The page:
What benefits does a study of legal history provide to would-be lawyers?

There should be no illusions that studying legal history is necessary to work the modern legal machine with effectiveness: would-be lawyers can become entirely proficient in applying the rules without an understanding of their history. But studying legal history allows would-be lawyers to stand outside the law and examine legal change over a broad time-scale. In so doing they can consider the sources of pressure for change, and the inter-relationship between pressure for change and the intellectual life of the law. They also have the chance to gain a deeper understanding of the relationship between legal concepts, and the ways in which they interact. And apart from legal study they learn to apply historical method to legal materials, and gain an added dimension to their intellectual development. And it's just possible that they might enjoy the chance to step "outside the machine" and see the law on a completely different scale to the minutiae of modern legal subjects.

What skills are required to be a specialist today in English legal history, and has this skill set changed over time?

This is difficult to answer, as the skills required will vary considerably depending upon the period of study, and the methodology adopted. For work in the medieval and early modern period an understanding of Latin and law French, together with the ability to read manuscripts, are clearly important. Such skills are likely to be less important to those working in later periods. Whether it is necessary to have had a legal training is a vexed question: Maitland thought it was, but historians and lawyers may have much to teach each other.

Do you believe that adequate resources are being made available to scholars for research into English legal history and to preserve the relevant documents and artifacts?

It is difficult to answer otherwise than in the negative: there is always scope for more expenditure. Though, expenditure apart, there is also the simple need to persuade able people to become legal historians – particularly difficult against the income which can be obtained by practising law.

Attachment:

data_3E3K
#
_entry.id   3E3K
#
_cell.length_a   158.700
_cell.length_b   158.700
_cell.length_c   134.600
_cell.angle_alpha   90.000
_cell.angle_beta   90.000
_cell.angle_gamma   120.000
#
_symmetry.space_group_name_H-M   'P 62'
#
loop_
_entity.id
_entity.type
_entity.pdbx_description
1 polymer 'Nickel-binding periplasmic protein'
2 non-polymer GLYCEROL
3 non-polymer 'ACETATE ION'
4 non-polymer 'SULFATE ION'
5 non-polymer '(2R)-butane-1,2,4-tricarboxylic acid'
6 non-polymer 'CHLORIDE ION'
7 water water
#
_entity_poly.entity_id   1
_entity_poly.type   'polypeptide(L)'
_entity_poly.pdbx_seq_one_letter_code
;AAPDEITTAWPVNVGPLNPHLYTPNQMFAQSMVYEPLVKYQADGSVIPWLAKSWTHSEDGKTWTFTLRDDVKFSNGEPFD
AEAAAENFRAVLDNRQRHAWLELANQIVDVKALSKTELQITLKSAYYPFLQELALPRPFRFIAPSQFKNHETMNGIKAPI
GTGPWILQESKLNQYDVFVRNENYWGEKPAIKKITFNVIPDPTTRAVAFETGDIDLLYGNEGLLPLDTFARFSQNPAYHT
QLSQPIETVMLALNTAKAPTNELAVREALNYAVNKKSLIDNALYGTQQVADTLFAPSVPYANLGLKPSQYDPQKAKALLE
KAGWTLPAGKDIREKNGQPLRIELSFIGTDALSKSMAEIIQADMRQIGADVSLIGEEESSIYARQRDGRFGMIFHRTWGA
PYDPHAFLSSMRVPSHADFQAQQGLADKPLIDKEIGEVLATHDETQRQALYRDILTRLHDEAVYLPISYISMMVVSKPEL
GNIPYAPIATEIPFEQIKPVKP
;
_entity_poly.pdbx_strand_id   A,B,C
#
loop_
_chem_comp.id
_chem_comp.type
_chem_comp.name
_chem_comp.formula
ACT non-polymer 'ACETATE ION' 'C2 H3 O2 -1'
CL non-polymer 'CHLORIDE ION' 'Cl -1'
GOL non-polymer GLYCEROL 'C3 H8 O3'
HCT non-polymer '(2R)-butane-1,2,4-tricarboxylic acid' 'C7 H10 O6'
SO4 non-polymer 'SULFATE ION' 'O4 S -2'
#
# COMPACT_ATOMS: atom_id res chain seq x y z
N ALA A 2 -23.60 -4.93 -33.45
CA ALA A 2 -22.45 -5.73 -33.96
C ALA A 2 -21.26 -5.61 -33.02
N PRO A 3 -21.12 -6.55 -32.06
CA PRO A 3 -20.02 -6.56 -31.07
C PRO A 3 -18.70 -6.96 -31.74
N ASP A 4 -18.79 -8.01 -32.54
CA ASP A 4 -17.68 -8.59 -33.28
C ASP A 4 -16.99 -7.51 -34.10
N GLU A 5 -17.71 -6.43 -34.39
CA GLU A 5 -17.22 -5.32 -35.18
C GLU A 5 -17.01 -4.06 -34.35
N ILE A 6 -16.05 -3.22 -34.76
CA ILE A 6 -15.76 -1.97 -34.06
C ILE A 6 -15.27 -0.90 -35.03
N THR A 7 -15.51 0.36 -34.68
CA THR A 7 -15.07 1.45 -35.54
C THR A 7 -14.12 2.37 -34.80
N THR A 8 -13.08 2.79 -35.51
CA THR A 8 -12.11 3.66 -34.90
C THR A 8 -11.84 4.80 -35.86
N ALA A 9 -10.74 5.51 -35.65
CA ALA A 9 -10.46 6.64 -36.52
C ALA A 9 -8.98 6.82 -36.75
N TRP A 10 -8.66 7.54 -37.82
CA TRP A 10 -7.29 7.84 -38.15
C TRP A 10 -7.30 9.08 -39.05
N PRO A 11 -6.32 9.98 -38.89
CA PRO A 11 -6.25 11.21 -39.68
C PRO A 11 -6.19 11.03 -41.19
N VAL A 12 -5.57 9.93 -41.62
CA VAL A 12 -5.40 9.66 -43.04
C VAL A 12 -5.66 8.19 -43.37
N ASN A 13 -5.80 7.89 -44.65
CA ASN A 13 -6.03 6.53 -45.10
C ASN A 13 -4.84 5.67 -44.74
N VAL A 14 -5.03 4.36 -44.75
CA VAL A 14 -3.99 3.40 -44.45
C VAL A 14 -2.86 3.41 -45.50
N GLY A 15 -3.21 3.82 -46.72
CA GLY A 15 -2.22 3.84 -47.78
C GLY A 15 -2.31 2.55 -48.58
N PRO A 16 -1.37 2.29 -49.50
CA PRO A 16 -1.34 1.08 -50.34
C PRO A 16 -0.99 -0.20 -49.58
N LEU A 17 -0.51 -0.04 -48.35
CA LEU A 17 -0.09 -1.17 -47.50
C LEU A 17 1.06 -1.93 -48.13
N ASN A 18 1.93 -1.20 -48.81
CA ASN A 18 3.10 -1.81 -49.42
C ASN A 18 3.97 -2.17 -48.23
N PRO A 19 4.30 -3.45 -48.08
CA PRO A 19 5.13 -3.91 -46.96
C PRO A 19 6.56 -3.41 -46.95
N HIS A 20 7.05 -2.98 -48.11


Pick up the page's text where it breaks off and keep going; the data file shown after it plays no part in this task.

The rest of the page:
The Journal of Legal History, for which you serve as Editor, was founded in 1980. Why was the Journal needed at that point in time, and what role does it play these days?

The Journal was founded while I was still at school, but in response, I'm sure, to an increase in interest in legal history and increasing work being done on it. The Journal is the only English publication exclusively devoted to legal history. It publishes articles in English on the sources and development of the common law, both in the British Isles and overseas, on the history of the laws of Ireland, Scotland, and Wales, and on Roman law and the European legal tradition. There is a section for shorter research notes, review-articles, and a wide-ranging section of reviews of recent literature.

What do you feel is the most promising and unexplored avenue of English legal history research today?

It's impossible to give a single answer to this: there is still a large amount of work to be done in a wide variety of fields.

On what legal history projects are you now working?

I'm still working on the history of trusts, conveyancing, and the feudal revenue, in the early modern period, which promises to be sufficient to keep me occupied for the rest of my life!

Prof. Jones was interviewed by Peter C. Hansen.



© Peter C. Hansen, The Legal History Project.